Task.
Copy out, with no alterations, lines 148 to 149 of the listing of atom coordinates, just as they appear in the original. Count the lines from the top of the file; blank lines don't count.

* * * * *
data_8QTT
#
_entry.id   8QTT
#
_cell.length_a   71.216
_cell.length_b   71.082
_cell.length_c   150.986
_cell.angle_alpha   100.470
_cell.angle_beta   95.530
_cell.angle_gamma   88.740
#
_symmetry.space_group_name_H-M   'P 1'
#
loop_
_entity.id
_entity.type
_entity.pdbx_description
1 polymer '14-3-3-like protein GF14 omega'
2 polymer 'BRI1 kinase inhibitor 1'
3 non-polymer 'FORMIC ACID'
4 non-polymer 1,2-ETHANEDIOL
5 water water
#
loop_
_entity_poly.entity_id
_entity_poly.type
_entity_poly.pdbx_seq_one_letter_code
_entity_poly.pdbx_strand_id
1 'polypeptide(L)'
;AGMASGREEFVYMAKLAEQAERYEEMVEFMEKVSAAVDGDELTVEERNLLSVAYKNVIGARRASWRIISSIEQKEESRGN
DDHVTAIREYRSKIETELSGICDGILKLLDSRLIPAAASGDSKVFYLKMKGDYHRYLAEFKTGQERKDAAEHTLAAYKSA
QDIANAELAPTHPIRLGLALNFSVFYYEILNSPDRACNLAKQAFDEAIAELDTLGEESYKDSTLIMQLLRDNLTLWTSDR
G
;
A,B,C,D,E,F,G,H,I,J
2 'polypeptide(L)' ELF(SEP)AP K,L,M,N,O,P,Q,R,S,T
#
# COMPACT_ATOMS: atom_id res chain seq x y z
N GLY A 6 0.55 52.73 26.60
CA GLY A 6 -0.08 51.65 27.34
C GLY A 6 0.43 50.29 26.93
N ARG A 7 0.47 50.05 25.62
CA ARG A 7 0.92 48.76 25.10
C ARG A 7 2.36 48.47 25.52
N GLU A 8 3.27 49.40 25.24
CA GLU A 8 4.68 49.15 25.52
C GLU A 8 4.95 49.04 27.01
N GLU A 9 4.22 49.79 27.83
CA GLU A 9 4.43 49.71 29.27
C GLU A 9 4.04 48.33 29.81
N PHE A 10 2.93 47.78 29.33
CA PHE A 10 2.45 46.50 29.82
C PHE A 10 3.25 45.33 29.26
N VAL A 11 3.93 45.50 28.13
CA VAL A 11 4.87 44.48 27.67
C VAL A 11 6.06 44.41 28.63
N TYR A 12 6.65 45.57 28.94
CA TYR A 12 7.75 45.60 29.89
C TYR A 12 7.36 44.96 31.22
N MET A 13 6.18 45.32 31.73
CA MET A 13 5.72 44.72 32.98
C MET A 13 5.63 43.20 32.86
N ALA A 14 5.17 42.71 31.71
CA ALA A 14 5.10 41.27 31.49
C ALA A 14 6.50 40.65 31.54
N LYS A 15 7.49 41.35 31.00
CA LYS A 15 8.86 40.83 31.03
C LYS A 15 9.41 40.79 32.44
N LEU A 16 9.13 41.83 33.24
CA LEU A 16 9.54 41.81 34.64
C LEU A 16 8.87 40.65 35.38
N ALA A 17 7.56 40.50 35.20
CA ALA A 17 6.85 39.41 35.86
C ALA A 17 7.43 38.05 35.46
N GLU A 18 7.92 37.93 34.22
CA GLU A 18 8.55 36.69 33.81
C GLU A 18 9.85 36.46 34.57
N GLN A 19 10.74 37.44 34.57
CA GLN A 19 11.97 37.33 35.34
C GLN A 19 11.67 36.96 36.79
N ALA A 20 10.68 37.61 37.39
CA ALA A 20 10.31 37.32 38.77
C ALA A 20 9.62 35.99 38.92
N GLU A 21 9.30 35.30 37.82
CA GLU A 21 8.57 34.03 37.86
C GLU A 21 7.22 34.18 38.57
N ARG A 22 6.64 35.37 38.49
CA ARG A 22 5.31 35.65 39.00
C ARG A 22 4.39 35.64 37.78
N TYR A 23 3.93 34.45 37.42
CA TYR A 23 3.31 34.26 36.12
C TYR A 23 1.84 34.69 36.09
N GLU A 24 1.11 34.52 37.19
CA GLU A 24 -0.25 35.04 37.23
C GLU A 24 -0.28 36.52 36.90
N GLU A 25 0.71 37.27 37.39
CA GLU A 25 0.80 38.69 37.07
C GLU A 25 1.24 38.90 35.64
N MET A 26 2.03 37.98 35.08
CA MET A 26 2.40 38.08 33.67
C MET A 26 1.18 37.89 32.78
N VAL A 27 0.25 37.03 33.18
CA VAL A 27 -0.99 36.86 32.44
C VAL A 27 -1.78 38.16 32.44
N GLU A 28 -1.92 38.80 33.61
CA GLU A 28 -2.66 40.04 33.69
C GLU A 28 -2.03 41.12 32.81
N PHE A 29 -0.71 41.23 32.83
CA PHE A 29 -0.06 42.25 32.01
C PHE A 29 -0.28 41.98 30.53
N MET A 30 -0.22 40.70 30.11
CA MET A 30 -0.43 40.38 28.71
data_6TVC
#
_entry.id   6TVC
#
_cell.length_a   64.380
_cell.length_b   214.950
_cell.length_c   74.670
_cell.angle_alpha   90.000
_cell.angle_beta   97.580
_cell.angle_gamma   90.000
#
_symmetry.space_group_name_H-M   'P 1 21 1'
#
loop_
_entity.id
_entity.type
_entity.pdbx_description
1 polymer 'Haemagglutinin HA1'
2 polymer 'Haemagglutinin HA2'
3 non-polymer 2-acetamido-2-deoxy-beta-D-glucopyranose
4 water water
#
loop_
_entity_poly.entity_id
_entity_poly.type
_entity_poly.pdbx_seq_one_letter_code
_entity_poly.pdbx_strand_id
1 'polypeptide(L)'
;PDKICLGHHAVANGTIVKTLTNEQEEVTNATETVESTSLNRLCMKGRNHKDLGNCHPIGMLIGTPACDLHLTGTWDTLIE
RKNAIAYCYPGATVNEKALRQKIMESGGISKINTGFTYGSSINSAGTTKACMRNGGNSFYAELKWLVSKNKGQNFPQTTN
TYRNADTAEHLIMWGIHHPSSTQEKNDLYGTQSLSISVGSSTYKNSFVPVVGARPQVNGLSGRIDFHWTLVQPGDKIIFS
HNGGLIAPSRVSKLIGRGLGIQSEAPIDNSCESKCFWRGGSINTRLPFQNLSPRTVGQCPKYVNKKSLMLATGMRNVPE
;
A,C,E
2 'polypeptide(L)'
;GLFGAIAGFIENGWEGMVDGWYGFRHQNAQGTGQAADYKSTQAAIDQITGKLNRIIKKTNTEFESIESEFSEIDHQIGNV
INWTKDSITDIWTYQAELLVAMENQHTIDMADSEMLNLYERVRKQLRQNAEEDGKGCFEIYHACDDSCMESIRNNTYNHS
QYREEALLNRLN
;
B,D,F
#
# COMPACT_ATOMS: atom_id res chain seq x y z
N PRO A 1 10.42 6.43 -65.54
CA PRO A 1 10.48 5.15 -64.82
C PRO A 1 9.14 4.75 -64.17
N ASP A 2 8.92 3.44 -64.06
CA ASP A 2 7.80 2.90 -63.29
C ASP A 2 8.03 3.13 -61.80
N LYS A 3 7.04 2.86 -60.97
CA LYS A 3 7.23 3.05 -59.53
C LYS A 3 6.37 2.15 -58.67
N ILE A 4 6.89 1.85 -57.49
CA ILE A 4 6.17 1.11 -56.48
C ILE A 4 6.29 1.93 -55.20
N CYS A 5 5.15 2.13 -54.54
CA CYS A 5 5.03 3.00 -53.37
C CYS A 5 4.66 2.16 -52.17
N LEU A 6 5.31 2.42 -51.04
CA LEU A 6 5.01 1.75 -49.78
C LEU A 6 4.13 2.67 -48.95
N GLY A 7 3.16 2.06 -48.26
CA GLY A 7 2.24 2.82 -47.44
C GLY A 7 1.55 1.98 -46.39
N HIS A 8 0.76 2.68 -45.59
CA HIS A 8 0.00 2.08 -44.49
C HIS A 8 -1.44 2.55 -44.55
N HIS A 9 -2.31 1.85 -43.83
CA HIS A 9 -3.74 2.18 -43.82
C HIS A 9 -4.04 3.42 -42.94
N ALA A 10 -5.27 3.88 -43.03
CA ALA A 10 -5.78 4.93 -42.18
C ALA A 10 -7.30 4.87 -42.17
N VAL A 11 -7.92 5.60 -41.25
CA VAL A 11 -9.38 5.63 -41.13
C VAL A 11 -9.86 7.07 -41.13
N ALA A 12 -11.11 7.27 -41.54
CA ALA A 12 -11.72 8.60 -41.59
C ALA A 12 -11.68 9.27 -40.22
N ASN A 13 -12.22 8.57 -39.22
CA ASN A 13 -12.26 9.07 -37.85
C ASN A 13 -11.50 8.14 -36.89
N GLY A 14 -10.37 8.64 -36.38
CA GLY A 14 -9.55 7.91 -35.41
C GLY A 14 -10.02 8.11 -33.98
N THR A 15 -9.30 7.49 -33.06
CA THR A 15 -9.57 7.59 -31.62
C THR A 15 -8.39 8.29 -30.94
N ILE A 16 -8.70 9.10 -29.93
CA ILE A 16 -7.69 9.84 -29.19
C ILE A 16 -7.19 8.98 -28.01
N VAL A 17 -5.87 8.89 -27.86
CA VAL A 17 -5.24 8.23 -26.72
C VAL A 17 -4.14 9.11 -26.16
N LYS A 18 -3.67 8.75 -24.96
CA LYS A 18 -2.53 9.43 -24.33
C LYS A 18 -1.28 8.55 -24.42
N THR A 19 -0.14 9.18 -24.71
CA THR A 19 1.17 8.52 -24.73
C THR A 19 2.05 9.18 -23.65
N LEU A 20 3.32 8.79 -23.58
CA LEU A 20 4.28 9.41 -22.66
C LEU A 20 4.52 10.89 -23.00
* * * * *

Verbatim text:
;GLFGAIAGFIENGWEGMVDGWYGFRHQNAQGTGQAADYKSTQAAIDQITGKLNRIIKKTNTEFESIESEFSEIDHQIGNV
INWTKDSITDIWTYQAELLVAMENQHTIDMADSEMLNLYERVRKQLRQNAEEDGKGCFEIYHACDDSCMESIRNNTYNHS